TERIS The Earlier You Start, the More Technology Can Cut the Costs of Discovery

The Earlier You Start, the More Technology Can Cut the Costs of Discovery

Discovery used to mean sending a small army of associate attorneys and paralegals to a warehouse to pour through boxes of paper documents and flag items to scan that might be relevant to pending litigation. The process could take hundreds of hours and rack up huge legal costs for a corporation or a law firm’s client.

The boom in electronic documents may well have changed that scenario for the worse, but the increasing availability of e-discovery tools may have changed it for the better. For perspective on how technology can help contain the high costs of discovery today, we talked to Michael Frazier, director of information governance at TERIS.

Q: What’s driving the rising interest in using technology to contain the costs of discovery?

A: When the recession hit and legal budgets were under particular scrutiny, finding ways to contain costs across the legal spectrum became very important. Discovery was an area that was ripe for the pickings. Technology was advancing quite quickly, and being able to use technology to reduce the number of documents that needed to have a human reviewer, or to reduce the amount of the time it took to find relevant information, became easier.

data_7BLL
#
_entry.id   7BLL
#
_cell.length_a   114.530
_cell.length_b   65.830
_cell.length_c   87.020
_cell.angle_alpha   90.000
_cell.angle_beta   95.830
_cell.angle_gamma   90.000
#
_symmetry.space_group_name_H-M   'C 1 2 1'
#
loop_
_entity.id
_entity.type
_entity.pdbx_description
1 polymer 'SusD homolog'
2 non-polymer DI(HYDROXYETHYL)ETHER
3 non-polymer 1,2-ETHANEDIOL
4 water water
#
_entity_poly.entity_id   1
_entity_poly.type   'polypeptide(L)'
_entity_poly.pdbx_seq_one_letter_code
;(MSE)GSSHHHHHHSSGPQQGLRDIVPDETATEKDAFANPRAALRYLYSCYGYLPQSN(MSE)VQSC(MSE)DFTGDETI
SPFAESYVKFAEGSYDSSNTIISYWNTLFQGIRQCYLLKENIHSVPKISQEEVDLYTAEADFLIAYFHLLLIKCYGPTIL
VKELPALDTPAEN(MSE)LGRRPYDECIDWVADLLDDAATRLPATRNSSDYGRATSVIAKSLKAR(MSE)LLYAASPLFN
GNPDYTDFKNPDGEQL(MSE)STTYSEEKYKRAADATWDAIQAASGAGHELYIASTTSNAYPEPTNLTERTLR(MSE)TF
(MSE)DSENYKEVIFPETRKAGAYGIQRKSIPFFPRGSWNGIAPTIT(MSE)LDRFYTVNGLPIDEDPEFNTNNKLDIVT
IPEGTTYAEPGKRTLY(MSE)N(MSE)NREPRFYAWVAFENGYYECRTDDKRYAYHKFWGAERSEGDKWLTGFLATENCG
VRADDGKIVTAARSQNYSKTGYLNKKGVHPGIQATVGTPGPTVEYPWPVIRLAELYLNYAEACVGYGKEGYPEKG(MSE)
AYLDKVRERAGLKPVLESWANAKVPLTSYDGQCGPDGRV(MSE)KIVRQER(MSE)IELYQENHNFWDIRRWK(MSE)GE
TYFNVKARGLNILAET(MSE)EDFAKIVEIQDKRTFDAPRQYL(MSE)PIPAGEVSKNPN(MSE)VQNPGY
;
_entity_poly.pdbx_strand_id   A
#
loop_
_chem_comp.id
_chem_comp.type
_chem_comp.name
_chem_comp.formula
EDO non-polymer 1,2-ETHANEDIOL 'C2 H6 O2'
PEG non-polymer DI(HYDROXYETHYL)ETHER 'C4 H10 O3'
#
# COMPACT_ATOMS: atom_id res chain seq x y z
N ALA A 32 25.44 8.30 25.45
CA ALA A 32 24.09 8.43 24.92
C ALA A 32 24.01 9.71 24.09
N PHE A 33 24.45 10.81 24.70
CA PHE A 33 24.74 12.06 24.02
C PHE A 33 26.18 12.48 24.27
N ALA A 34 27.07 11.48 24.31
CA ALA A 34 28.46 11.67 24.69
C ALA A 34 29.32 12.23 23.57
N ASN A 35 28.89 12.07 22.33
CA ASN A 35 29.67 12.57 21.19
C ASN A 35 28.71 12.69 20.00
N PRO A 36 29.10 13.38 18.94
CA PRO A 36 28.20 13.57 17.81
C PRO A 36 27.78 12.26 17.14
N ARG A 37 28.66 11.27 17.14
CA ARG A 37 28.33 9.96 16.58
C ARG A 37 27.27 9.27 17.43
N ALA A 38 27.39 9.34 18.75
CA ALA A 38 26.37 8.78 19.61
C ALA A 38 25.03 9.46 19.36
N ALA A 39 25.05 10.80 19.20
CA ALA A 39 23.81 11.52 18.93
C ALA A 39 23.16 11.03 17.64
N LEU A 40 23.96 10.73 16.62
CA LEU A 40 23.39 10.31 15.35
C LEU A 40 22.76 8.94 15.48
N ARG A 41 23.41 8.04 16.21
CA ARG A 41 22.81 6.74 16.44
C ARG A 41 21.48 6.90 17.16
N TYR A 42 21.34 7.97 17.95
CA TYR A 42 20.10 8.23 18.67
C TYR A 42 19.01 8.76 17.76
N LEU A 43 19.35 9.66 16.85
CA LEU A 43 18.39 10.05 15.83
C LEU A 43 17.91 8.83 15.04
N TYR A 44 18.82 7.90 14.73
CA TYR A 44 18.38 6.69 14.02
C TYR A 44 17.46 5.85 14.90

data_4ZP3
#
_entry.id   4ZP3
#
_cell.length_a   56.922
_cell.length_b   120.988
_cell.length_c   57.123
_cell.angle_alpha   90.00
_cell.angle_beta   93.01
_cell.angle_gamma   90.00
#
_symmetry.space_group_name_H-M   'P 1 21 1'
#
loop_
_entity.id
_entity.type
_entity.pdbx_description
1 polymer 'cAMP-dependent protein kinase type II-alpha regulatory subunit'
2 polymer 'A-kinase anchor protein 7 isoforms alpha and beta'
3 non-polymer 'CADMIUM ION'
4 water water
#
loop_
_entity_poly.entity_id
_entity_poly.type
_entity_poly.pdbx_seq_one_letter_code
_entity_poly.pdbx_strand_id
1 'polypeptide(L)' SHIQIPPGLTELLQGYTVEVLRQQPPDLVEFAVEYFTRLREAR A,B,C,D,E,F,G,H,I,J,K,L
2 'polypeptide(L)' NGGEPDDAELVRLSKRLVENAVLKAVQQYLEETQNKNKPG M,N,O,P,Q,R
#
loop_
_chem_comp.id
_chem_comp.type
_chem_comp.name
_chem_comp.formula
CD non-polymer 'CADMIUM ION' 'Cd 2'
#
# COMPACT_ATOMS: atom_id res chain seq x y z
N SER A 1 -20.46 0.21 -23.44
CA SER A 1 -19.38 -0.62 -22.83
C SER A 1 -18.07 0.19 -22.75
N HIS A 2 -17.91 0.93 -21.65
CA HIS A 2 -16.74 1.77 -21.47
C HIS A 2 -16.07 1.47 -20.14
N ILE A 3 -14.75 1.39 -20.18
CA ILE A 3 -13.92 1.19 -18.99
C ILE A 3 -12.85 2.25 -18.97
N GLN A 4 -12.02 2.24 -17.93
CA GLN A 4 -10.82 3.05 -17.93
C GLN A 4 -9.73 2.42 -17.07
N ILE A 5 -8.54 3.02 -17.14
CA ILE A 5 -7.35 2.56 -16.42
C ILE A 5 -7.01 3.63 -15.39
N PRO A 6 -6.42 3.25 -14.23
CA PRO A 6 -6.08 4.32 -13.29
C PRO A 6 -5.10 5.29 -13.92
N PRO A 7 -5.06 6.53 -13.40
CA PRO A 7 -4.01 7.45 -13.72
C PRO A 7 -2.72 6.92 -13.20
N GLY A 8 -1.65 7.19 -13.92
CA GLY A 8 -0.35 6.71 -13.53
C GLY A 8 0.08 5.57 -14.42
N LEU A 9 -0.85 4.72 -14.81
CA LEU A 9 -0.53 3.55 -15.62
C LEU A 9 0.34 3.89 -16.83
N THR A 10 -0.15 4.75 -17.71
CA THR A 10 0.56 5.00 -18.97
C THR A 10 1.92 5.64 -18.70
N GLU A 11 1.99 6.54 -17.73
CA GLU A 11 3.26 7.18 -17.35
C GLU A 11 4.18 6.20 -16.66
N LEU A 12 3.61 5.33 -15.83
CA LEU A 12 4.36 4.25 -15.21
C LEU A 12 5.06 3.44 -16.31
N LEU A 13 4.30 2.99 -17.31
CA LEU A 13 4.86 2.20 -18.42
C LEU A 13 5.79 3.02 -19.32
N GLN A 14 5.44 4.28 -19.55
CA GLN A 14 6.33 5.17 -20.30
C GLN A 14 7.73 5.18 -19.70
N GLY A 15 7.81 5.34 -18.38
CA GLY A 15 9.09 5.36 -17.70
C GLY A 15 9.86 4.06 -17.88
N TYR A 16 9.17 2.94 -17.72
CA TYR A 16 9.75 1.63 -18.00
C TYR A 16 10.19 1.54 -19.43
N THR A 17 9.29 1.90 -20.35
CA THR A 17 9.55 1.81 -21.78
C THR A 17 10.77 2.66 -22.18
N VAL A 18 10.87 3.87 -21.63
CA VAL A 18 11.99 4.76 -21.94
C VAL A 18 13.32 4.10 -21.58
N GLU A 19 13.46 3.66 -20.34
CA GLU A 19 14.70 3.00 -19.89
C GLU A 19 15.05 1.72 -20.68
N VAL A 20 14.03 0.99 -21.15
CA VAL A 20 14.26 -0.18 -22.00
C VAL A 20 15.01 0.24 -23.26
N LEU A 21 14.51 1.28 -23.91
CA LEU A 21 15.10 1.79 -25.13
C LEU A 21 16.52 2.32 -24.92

The volume of data, especially electronic data, is increasing exponentially, and it’s not slowing down any time soon. Discovery in general is one of the most expensive parts of litigation, and attorney review is the most expensive part of discovery. The more information you have to review because of the expanding data volumes, the more potential cost there is. It can be millions of dollars to have attorneys review documents. Being able to streamline and make that process more efficient is particularly important to companies involved in litigation.

Q: Which area do you see needing more attention – being proactive and using technology before discovery, or being reactive and using it during discovery?

A: I actually think there are three areas.

Proactively managing information — information governance is the term for that — is particularly needed because managing information effectively before you get to litigation is always going to be good for an organization. The adage “an ounce of prevention is worth a pound of cure” holds true. If you can spend the time and some money to manage information up front, if you can apply record-retention policies and schedules to defensively delete data that is ROT – redundant, outdated or trivial – you’ll have less data that potentially needs to be preserved, collected and reviewed if and when you get into litigation. Using technology to apply auto-classification and retention rules, dispose of information and find information — that’s the proactive information governance world.